Your attorney will seek answers to questions regarding any statements of the defendant, finding any witnesses or evidence, determining whether or not the victim sought out medical treatment or if the incident was exaggerated. All of these are pieces to the puzzle to prove what actually happened and obtain a successful outcome.
People who are charged with domestic violence typically defend themselves by showing the prosecution has not proved its case beyond a reasonable doubt of every element or they offer a defense that absolves them of their actions. An attorney will be able to evaluate the strength of the evidence against you and evaluate any defenses you have to determine which path is right for your case.
Beyond getting legal help, you can also work to improve your case. One of the most important things you can do is keeping the peace. Any mention of instigating a fight, violating orders of peace or engaging in any outbursts with the false victim looks bad.
Cooperation with the judge by following any orders to remain away from the person and maintain a peaceful demeanor will go a long way in the eyes of the judge.
You can also reach out to your community, use character witnesses and maintain employment in order to further refute the charges on a personal level. These simple acts can help your lawyer prove your innocence in the allegations.
Domestic violence cases are often referred to as “wobblers” meaning they can be charged as misdemeanors or felonies. Misdemeanors include up to one year of jail time and a maximum fine of $1,000, whereas with a felony there is no limit to possible jail time and a fine of up to $10,000.
In both instances, the case will be on your permeant record and is likely to make it hard to find a job and reestablish your reputation, making it all the more necessary to hire a lawyer. A knowledgeable attorney can separate a weak case from a strong one by looking for evidence that discredits the allegations.
Though penalties vary depending on the specific charge and state, any violence between household members is considered domestic violence. Under this classification, there are minimum penalties and additional statutes that determine how the case is handled.
Some common penalties of domestic violence charges include serving jail time, a minimum of one-year probation, revoking your Second Amendment right to carry a concealed weapon, serving community service hours and not being able to expunge or seal a criminal record. For each of these penalties, certain criteria must be met, which is what makes having an attorney so important so that you can navigate the complexities of the legal system.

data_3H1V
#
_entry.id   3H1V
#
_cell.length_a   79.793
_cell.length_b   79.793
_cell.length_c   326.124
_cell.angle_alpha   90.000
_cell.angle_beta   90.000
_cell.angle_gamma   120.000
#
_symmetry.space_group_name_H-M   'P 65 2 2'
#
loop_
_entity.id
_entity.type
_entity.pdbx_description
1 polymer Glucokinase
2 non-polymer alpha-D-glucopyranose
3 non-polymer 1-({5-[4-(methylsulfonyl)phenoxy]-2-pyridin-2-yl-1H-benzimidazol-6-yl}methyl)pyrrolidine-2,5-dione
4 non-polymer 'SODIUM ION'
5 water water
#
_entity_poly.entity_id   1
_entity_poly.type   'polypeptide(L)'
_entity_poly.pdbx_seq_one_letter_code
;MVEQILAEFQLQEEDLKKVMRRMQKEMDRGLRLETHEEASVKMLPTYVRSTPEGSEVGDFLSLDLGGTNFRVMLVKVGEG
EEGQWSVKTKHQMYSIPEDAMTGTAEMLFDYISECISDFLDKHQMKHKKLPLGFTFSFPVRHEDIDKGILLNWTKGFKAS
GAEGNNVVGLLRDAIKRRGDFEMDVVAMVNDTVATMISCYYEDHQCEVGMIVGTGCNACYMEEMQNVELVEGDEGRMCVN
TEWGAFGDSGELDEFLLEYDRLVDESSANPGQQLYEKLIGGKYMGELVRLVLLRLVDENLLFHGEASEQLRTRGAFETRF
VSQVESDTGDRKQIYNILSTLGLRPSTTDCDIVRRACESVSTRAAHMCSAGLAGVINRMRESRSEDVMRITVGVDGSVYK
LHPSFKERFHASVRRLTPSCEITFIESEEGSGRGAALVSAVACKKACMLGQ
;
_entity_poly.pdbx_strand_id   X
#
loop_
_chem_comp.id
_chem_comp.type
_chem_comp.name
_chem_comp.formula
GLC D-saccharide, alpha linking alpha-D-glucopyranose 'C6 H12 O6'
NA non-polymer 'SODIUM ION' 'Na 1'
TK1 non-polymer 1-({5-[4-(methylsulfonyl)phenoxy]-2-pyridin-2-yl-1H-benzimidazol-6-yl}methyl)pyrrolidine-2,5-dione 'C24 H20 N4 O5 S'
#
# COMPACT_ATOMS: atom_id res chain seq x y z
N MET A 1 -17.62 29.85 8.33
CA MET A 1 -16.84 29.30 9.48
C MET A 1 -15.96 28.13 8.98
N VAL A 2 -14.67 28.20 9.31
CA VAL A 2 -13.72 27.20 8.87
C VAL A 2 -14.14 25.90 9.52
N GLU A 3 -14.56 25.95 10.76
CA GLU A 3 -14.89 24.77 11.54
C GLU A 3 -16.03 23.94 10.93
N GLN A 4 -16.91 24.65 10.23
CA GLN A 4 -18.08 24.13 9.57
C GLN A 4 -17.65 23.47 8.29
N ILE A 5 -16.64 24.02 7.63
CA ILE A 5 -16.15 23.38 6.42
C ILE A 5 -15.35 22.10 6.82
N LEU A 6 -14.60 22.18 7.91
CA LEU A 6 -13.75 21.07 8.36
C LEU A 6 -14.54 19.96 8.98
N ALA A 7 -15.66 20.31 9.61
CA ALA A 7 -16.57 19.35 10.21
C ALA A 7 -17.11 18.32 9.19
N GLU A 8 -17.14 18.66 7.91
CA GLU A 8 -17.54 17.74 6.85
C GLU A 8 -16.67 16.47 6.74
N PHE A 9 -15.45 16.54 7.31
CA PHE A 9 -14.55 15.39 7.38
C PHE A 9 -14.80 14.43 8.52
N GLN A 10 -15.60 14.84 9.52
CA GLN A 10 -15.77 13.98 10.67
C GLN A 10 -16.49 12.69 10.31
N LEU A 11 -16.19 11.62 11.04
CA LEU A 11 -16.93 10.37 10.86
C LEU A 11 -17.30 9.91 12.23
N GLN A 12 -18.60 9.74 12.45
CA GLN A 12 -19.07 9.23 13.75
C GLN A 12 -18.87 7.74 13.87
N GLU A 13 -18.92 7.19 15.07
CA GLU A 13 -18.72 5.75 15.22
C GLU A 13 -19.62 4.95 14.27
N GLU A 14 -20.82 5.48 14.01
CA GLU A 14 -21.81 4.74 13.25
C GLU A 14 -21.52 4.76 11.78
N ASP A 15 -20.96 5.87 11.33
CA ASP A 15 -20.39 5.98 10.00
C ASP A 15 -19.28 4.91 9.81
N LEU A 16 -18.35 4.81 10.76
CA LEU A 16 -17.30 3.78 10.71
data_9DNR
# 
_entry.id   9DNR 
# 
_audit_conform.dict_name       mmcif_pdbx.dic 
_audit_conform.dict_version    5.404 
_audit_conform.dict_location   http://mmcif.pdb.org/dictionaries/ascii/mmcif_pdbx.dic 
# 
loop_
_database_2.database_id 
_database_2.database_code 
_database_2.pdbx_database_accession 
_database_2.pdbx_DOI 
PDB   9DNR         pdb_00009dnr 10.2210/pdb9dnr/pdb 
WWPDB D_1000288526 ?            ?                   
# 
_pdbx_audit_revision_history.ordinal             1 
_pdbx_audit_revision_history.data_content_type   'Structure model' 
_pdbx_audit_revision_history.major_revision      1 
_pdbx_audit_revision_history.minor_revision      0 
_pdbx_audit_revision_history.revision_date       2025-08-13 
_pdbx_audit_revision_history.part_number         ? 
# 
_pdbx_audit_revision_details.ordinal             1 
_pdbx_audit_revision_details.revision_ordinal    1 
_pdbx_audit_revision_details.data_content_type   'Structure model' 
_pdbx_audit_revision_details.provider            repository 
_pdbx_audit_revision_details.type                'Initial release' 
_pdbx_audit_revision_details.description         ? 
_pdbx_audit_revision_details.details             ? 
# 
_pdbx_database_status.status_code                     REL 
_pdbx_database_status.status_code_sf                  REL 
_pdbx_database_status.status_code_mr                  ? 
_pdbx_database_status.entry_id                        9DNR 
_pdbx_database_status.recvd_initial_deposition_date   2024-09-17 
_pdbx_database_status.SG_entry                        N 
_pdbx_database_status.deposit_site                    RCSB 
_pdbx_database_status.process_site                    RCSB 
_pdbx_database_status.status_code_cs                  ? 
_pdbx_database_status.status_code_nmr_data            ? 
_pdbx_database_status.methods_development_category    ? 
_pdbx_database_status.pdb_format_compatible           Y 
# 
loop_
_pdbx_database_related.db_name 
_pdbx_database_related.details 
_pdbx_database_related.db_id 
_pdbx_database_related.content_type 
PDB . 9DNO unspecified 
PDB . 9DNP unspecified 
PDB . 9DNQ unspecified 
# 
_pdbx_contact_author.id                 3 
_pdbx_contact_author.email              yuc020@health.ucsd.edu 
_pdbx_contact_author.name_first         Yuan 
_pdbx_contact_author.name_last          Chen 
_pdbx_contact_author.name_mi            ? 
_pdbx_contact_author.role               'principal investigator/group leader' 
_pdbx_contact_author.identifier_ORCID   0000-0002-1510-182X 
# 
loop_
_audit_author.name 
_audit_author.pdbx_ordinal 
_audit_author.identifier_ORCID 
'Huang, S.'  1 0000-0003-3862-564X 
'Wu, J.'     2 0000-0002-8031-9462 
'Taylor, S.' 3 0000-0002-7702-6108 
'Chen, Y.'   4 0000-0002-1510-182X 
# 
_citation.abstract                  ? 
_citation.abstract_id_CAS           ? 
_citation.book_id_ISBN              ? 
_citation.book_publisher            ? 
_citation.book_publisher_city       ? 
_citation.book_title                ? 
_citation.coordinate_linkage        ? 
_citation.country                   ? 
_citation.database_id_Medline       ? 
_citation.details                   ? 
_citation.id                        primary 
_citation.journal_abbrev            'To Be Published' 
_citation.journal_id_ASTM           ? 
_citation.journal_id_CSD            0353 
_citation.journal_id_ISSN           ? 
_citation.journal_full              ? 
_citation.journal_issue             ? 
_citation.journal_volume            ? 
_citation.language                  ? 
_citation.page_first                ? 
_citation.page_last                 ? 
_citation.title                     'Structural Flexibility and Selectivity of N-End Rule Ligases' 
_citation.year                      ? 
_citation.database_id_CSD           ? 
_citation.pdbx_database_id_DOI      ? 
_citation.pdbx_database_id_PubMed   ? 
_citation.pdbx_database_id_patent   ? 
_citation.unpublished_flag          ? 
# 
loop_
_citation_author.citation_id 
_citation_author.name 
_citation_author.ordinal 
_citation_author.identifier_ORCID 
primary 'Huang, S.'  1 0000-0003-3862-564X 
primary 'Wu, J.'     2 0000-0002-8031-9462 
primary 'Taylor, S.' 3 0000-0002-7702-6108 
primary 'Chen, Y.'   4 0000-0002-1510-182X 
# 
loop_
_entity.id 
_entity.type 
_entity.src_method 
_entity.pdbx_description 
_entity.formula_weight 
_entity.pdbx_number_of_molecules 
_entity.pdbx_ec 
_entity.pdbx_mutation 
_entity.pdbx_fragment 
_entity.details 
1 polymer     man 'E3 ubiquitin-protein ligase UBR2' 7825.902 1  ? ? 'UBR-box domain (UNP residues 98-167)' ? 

In messy custody battles, accusations of domestic violence can fly like bullets. Respecting Accuracy in Domestic Abuse Reporting has found that false accusations occur in 25% of all divorces.
Many people use this as a way to get the upper hand in a custody battle and manipulate the case. A case won by the accuser can ruin the reputation of the accused, keep them from seeing their children and result in a criminal record.
If you are a victim of this, allow a skilled criminal defense attorney to prove your innocence. When children are involved it gets a lot more complicated and if a restraining order and allegations of domestic violence are not properly dismissed or withdrawn, it can give a lot of power to the victim in a custody hearing.
To avoid a situation that your partner could skew and manipulate to look like an instance of domestic violence, always have another individual present while speaking with your partner, report any threats of false allegations to the authorities and avoid direct conflicts.
If you believe you’ve been wrongfully accused of domestic abuse, the most important thing to do is seek legal representation as soon as possible. The problem will not solve itself if you simply wait and trying to reason with your accuser will only make matter worse. Leave it to the professionals and call Wampler and Passanise to get started on your defense.
For personalized legal guidance, call our office at 417-882-9300 or submit this form to schedule a meeting with an attorney.